Tom Healy’s first collection of poems, What the Right Hand Knows, is fashioned entirely of artful silence and alluring reticence.
“I do not think that more information always makes a richer poem,” Louise Gluck wrote in “Disruption, Hesitation, Silence” from Proofs and Theories. “I am attracted to ellipses, to the unsaid, to suggestion, to eloquent, deliberate silence.” A Herculean challenge for the poet, whose work relies on opposing silence, communicating the unsaid. Enter Tom Healy’s stunning debut, What the Right Hand Knows).
Healy writes from inside “the sturdy home secrets become,” divulging only the most necessary and seductive details of his expansive memory. These lyrics manage intimacy and ambiguity in the same brief space: they’re succinct, meticulously crafted and spoken with efficient, euphonic language.
Healy’s opening poem establishes the book’s objective: “no longer / to see myself digging, / but furiously / to dig.” His work thereby acquires a tunneling quality; he drives rapidly through muscle and bone to hit marrow. The poems comprise fractures and resolutions borne from “the rage of no one listening.” From “Alarm”:
A nervous little dog
sniffing the wall
until it found a spot
where it dug and grew.
Growth is intrinsic to What the Right Hand Knows–over the course of this slim volume, its speaker matures from first kiss at age five:
He was the first
man I knew
with hair on his face.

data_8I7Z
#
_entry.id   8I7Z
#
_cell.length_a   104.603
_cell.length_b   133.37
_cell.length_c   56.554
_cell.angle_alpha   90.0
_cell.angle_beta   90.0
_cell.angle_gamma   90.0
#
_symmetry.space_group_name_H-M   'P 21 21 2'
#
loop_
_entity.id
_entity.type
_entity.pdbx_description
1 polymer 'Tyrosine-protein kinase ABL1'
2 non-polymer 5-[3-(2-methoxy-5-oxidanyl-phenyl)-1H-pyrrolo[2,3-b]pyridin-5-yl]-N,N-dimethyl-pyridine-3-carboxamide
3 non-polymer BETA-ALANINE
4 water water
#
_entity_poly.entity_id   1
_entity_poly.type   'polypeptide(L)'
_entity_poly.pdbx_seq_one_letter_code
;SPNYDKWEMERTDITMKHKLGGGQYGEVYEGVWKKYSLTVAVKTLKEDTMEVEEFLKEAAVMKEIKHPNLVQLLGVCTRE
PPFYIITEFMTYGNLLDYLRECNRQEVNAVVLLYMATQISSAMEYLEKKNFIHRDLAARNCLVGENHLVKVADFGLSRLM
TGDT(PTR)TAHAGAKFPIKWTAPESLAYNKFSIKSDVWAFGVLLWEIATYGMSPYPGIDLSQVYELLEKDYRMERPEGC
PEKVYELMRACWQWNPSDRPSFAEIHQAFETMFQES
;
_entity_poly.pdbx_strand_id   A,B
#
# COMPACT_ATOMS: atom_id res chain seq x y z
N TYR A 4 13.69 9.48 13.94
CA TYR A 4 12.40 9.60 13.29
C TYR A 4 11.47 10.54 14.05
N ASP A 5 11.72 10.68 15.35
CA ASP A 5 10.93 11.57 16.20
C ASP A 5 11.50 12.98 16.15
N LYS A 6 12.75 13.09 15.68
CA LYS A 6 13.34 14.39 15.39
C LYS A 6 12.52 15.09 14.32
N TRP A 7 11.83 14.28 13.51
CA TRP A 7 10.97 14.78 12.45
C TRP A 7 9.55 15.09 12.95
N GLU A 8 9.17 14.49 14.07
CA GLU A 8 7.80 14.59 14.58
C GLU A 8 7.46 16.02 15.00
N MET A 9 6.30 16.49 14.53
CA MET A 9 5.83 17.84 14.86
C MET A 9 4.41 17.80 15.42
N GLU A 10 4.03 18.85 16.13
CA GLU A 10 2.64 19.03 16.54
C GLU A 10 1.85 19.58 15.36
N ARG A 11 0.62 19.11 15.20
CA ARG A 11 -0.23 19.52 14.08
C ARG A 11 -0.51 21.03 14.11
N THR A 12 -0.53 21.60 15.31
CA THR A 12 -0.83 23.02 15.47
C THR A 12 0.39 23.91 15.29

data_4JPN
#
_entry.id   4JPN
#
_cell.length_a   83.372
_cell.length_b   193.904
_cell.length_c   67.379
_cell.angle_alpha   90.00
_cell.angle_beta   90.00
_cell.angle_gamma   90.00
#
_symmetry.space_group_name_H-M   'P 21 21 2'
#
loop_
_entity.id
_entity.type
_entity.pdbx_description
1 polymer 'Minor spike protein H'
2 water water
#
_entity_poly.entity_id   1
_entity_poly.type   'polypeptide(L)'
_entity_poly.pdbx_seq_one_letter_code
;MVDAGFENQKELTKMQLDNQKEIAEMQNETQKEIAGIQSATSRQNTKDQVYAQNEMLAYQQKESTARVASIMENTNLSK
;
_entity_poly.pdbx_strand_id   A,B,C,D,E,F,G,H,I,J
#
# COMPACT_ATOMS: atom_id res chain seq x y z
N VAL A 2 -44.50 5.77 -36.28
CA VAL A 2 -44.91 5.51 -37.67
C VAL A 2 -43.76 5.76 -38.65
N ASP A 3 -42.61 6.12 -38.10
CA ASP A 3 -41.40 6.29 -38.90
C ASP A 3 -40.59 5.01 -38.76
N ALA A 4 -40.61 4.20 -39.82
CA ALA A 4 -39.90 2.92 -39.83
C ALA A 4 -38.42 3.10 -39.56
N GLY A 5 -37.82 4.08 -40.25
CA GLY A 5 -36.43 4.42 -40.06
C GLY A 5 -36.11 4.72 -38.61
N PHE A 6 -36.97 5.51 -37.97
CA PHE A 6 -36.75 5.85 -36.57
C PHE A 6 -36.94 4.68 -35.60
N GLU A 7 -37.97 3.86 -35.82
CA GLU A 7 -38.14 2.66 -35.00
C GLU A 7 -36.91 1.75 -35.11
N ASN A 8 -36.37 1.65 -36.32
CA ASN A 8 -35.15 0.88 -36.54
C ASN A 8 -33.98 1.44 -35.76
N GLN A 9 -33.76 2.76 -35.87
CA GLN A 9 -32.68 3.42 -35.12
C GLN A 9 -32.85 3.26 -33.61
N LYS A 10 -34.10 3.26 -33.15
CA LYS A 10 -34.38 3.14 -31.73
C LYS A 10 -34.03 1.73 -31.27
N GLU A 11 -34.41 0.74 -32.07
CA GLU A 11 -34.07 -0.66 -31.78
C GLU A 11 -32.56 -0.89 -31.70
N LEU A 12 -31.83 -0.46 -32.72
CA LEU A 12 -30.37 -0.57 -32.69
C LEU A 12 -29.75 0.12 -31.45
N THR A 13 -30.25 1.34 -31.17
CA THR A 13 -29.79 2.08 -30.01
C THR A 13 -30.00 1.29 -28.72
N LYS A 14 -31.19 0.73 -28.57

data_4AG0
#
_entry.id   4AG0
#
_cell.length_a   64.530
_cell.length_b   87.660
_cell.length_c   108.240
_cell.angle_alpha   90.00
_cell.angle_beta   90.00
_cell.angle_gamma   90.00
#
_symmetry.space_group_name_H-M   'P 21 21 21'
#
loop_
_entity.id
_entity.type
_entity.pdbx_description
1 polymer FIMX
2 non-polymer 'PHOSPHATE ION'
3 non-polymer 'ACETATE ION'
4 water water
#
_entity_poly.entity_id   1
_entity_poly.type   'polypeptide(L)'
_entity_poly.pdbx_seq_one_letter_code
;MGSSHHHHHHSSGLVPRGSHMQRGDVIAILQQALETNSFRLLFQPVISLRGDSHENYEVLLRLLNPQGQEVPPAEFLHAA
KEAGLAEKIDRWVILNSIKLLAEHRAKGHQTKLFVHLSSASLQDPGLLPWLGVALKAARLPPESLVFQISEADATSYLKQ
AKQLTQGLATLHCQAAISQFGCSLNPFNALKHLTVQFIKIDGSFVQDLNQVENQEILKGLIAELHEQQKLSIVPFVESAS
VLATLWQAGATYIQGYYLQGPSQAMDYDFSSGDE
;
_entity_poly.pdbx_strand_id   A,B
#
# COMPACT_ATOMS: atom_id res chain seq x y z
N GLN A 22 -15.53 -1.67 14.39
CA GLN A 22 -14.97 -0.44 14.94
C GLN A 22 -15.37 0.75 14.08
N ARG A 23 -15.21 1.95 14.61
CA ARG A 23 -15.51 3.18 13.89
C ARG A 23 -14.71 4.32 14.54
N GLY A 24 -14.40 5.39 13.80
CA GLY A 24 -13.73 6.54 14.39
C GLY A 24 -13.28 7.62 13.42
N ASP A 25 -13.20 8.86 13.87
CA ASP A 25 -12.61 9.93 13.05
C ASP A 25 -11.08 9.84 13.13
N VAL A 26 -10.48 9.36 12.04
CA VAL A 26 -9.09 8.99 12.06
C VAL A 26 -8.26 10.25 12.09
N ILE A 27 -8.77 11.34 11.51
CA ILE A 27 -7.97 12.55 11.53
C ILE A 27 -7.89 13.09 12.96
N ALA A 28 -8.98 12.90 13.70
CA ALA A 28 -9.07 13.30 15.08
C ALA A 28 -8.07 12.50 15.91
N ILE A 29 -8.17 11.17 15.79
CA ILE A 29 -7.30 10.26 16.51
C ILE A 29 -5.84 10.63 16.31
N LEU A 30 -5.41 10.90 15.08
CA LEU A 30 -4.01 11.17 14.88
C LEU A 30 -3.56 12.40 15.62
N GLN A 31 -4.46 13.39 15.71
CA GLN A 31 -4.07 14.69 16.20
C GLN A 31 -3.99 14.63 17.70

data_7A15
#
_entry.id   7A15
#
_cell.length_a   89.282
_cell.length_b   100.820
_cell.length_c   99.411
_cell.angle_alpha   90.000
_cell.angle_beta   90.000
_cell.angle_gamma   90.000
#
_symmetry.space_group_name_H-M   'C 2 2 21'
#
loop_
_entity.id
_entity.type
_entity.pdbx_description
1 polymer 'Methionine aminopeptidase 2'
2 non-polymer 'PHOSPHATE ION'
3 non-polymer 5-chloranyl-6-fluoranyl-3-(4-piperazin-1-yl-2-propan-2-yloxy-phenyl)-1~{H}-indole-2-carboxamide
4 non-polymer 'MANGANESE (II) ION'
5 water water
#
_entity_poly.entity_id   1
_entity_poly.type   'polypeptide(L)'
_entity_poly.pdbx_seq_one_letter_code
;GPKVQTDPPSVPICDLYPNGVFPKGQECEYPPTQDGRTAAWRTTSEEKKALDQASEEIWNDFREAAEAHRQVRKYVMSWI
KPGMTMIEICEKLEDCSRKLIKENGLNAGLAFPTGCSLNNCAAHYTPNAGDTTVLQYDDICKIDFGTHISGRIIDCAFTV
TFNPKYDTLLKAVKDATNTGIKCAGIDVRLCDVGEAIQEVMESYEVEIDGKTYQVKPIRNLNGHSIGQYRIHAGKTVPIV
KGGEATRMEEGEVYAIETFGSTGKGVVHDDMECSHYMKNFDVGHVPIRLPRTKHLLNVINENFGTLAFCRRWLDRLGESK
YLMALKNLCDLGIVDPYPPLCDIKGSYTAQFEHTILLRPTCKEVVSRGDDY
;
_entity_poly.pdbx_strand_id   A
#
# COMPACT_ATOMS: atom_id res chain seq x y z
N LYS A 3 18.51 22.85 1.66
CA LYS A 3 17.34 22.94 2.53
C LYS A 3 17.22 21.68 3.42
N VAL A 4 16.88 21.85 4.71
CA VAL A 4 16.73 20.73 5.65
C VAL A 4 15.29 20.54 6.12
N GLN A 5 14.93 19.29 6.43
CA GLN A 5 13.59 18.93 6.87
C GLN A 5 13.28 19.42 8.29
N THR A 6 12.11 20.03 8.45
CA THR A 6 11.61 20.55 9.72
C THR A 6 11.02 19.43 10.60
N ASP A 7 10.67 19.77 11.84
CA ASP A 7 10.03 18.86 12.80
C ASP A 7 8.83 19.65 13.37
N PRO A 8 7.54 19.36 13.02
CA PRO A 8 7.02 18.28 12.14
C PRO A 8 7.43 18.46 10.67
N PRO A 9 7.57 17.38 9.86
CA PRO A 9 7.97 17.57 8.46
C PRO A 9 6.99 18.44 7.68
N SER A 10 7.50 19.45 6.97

I remember his beard
his lips, then mine.
(“The Anesthesiologist’s Kiss”)
to complications and concessions made in adulthood:
[…] the exchange of whim
an account not just
of comfort and ordinary
cravings but how
of rescue and surrender
The latter excerpt (from “You Two?”) contemplates a joint grocery list–Healy is married to New School dean Fred Hochberg–and locates existential dilemmas in an ordinary domestic item. This house-unrest appears frequently in the collection, consistently tempered with wry and irrefutable wisdom. The riveting “Living on Someone Else’s Money” states: “What it means is flowers / always on the table.” To live in the “Here and Now”:
[…] the task is to remember
the troubled blood of others
and not remember
the bliss of deeper water.
This kind of clarity is a lifelong pursuit, one Healy manages to summarize with equal parts humor and heartbreak, while only halfway through his own odyssey.
Likewise, these poems end with the sense that they’re infinitely larger than the page occupied–though what’s contained there is charged with authentic, emotional energy seldom achieved with such brevity. His selective and almost coy specificity confirms that the right hand knows a great deal more than it is willing to disclose.
Not to say there isn’t a fair amount of unresolved angst in Healy’s work, yet heightened self-awareness dominates even his most tortured meditations. “Mirror, Mirror” asks, “What do we do when we hate our bodies?” and concludes:
[…] concentrating on the organization
of pain and joy
we say is another mirror,
a depth, a conjure in which we might meet
someone who says touch me.
Gluck continued: “The unsaid, for me, exerts great power: often I wish an entire poem could be made in this vocabulary.” What the Right Hand Knows is fashioned entirely of that artful silence and alluring reticence.